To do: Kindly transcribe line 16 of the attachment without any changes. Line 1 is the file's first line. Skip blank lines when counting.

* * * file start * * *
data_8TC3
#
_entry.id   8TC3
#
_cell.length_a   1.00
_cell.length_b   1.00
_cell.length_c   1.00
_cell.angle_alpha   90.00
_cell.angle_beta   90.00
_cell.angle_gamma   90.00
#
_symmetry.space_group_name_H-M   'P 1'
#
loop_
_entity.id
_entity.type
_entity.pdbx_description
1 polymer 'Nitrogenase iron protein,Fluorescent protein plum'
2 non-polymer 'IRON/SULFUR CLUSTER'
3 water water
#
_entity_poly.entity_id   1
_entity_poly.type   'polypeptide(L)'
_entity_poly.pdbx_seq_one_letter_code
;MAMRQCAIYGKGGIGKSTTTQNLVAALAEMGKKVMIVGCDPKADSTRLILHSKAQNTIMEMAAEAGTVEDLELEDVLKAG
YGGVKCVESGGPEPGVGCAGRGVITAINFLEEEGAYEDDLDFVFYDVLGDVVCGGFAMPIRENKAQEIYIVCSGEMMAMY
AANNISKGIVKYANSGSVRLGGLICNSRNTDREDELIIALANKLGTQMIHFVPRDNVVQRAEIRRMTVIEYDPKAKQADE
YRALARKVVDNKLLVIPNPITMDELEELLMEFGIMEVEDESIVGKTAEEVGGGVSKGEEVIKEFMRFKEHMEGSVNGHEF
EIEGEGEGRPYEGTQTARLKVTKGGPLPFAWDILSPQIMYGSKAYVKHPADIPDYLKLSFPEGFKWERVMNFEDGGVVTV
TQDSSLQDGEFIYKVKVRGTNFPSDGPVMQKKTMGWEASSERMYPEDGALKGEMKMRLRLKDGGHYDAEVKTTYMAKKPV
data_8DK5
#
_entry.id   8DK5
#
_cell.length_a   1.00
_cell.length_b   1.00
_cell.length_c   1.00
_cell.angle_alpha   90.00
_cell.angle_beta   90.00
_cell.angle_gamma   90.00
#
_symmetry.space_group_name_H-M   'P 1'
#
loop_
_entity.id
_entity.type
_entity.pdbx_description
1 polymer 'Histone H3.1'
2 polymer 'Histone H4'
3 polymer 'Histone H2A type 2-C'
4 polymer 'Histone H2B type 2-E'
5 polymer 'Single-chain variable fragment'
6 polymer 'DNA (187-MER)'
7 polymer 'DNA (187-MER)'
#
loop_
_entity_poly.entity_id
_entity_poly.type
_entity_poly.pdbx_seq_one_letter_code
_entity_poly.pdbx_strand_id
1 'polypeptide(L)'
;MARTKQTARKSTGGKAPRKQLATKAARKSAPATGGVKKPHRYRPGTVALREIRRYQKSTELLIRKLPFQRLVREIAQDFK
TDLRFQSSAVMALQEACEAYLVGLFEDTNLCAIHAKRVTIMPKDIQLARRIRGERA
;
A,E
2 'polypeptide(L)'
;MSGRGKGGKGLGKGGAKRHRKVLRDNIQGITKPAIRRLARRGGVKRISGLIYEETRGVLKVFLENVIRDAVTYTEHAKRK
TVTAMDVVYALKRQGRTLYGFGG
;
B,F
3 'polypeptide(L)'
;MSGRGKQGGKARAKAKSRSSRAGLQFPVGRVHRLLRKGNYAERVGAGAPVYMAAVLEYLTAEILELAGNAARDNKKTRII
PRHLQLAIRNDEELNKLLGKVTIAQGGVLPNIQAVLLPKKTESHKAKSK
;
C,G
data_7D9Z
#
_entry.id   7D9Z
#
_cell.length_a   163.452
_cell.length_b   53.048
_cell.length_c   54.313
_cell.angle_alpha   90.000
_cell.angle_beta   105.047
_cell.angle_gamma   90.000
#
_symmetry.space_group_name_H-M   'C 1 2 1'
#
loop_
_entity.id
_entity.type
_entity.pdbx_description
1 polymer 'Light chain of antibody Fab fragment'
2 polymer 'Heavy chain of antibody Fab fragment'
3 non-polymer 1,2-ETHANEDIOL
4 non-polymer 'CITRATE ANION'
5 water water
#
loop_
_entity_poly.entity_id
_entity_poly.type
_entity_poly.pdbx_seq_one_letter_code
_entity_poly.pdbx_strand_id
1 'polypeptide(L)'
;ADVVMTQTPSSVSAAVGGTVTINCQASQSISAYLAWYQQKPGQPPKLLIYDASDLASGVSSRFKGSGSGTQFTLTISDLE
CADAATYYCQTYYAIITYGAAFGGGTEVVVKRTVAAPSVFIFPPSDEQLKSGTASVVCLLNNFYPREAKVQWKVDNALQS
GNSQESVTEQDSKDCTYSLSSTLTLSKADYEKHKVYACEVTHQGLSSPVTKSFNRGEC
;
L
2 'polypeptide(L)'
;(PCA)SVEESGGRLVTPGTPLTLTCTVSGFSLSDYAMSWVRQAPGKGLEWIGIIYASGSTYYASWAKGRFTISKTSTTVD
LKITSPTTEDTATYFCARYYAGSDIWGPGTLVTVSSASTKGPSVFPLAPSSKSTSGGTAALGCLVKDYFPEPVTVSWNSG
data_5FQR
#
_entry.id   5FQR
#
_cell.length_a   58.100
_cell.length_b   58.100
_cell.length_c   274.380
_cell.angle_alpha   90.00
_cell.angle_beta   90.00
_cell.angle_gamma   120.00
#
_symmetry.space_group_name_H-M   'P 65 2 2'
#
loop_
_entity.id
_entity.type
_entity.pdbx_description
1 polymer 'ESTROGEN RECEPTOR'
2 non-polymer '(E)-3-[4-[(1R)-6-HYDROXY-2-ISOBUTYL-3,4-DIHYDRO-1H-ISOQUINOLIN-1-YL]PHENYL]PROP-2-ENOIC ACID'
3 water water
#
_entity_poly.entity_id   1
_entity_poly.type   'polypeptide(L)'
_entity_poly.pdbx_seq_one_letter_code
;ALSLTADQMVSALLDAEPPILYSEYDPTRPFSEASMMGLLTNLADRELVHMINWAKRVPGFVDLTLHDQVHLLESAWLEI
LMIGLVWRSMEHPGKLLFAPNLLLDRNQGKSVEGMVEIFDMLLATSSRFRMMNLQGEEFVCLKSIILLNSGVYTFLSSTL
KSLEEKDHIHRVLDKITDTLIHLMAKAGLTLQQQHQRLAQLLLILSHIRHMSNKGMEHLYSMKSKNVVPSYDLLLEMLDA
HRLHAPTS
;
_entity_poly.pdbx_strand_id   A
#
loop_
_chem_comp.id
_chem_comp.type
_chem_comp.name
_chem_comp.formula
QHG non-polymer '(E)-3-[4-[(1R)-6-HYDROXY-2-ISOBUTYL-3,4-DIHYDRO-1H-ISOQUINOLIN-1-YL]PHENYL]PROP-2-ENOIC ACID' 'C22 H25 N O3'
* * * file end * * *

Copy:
_entity.type